It’s been a busy week for Rosie and Dick.
Dick is now a six month old bouncing boy who has gone from cute, shy puppyhood, racing into cheeky adolescence at a rate of knots.
As with all growing pups, Dick’s teenage hormones have caused him to pick up some naughty habits. Washing that is left on the line too long, mysteriously ends up in the garden. Fruit trees are being nibbled in their pots and their soil dug out. Food left on the counter, is being investigated on hind legs. You get the picture!
So. Time for more exercise to drain that excess energy, and some challenging training to keep that mischievous brain busy.
Dick has been doing some slow training progressions in recent weeks, with various exercises. He has learned to run alongside the mountain bike, which he loves and is great exercise for him. We keep these rides fairly short, because he’s still young and growing.
He’s also been encouraged to develop a bond with a certain ball. This ball has a hole through the middle. Perfect for squeezing smelly treats inside. As if the chasing of the ball was not incentive enough..
Dick has also been training to sit and wait for increasingly longer periods of time, whilst I walk away and do something else for a few minutes. It’s important that you go out of sight during this training and reward substantially upon success.
Dick has also been learning to play the ‘Find It’ game. Did you know that dogs learn faster from each other, than they do from us? Thanks to this concept, this has been fairly easy exercise for Dick, as Rosie is an old pro at this game. It plays perfectly to her scent hound DNA. And her excitement for the game has been picked up by Dick.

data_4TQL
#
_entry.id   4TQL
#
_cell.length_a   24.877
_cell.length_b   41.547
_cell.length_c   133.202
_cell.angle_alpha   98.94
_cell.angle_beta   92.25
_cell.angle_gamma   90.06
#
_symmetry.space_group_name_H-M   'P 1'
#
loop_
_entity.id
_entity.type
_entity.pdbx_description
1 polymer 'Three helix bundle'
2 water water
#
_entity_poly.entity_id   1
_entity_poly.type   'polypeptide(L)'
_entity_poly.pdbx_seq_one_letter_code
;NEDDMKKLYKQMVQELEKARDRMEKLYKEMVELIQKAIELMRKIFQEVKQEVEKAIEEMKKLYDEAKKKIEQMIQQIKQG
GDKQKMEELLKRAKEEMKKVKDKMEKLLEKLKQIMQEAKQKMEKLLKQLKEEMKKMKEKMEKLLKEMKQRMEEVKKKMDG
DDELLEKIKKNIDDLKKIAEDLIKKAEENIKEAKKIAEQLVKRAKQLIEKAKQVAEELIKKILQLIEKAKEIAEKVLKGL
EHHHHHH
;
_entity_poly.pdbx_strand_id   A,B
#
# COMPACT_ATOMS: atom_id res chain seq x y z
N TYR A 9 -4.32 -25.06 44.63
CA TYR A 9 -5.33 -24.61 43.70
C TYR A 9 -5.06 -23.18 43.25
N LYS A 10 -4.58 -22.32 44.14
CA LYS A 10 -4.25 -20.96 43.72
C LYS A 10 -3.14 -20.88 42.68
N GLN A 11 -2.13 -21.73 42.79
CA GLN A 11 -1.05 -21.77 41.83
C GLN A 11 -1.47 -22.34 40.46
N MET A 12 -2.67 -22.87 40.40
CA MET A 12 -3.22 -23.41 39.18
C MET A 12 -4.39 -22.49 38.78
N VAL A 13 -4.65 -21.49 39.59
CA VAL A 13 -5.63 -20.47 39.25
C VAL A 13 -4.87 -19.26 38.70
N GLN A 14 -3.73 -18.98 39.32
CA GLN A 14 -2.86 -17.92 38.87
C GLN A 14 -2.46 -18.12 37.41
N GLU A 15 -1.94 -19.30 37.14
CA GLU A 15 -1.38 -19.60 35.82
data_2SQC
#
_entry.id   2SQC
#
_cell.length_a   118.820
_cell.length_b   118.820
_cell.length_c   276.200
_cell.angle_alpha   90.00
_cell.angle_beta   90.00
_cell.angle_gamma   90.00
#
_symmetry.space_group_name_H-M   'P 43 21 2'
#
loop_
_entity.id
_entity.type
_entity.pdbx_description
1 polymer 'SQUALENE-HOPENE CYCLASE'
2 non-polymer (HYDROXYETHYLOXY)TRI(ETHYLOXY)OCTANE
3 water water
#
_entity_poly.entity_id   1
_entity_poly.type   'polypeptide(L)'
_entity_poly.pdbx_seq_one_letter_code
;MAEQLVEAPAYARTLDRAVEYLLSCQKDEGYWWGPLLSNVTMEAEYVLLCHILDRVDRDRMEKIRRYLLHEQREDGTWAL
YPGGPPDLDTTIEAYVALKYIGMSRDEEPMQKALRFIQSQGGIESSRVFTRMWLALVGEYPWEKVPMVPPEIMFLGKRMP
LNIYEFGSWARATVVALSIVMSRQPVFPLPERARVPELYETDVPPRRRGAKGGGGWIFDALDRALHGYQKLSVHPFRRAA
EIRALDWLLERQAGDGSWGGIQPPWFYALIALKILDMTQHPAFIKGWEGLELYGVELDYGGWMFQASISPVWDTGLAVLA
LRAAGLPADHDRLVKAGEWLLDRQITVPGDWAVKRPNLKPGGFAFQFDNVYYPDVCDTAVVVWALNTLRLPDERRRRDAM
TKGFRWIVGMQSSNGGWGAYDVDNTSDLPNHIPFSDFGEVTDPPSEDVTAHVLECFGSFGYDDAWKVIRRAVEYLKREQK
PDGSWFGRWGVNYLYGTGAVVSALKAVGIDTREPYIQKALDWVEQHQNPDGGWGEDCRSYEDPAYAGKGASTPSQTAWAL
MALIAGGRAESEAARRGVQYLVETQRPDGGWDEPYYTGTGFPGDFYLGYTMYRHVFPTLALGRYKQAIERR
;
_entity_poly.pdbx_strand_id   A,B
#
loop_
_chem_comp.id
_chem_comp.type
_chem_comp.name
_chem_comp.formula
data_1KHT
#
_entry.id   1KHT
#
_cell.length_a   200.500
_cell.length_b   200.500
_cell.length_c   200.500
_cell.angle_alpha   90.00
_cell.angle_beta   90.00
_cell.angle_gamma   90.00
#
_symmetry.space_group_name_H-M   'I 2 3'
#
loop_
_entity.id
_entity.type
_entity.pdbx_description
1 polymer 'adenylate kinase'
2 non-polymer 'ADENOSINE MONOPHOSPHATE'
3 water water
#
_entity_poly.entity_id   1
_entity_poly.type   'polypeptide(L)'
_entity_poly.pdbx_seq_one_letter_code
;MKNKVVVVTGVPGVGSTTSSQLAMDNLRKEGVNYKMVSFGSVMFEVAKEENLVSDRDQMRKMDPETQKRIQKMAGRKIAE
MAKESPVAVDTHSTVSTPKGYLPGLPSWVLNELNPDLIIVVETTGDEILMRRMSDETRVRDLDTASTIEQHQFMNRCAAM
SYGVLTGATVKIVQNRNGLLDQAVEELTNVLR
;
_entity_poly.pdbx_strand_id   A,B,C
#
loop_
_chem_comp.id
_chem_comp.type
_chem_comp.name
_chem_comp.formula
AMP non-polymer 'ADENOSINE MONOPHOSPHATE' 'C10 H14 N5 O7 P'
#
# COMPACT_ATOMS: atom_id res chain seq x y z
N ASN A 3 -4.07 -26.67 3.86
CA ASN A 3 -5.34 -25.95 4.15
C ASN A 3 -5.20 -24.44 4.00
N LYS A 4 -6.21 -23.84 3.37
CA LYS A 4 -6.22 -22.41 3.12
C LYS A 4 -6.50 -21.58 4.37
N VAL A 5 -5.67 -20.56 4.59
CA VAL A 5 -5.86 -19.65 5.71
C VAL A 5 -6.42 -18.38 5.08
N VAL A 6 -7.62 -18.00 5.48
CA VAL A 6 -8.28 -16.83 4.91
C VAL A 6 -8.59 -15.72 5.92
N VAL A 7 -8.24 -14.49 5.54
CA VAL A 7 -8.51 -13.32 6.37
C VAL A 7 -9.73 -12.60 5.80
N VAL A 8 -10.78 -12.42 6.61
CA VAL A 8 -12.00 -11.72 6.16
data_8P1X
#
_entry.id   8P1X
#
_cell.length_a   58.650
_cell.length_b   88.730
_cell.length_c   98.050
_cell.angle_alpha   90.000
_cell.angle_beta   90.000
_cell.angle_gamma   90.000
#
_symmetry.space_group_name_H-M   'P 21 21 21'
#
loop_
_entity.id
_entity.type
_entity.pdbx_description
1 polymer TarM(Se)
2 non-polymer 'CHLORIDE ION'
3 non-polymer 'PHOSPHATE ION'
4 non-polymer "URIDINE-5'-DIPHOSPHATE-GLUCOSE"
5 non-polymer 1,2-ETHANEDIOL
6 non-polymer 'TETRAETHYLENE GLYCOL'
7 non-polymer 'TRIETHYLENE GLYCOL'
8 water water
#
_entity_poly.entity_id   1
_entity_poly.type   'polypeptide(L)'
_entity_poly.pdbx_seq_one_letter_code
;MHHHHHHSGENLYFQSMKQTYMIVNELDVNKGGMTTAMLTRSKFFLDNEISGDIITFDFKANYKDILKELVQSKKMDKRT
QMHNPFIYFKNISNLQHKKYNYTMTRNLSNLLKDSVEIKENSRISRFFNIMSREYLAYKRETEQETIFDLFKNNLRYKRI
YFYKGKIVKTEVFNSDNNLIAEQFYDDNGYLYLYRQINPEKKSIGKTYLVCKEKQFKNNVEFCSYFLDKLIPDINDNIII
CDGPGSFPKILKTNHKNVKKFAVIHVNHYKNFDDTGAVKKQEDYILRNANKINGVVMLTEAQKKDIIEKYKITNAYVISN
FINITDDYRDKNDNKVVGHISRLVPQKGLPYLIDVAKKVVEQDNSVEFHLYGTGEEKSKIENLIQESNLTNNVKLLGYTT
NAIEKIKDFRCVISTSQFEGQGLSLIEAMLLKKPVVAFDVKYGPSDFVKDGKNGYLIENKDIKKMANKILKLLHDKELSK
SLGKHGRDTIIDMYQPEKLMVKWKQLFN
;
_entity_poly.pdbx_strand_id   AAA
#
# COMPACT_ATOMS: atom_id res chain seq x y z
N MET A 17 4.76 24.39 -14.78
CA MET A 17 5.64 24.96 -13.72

So far, it has been just tons of fun, finding treats stuffed into tree trunks, or grassy holes, or in the sand, or amongst the chairs at sports stadiums. Anywhere, really. The treats are hidden up high, and down low. The variation of hidey holes is important, so they really learn to use their nose, as opposed to their memory recall.
Dick has been learning to climb different varieties of stairs, as dogs occasionally have issues with stair cases where they can see through the gaps between steps, or are spiral. He’s been trained to jump up onto picnic tables and ledges, investigate cramped spaces, or stand up on his hind legs to investigate high areas.
The dogs are taught to sit and wait out of sight, behind a tree, a car, or around the corner, whilst I spend a few minutes hiding treats in the local vicinity. I then release them with the ‘Find It’ command.
Off they dash, noses to the ground, frantically sniffing, to beat each other to find all the hidden treats. Having a beagle as your competitor ups the ante somewhat – and the race is on!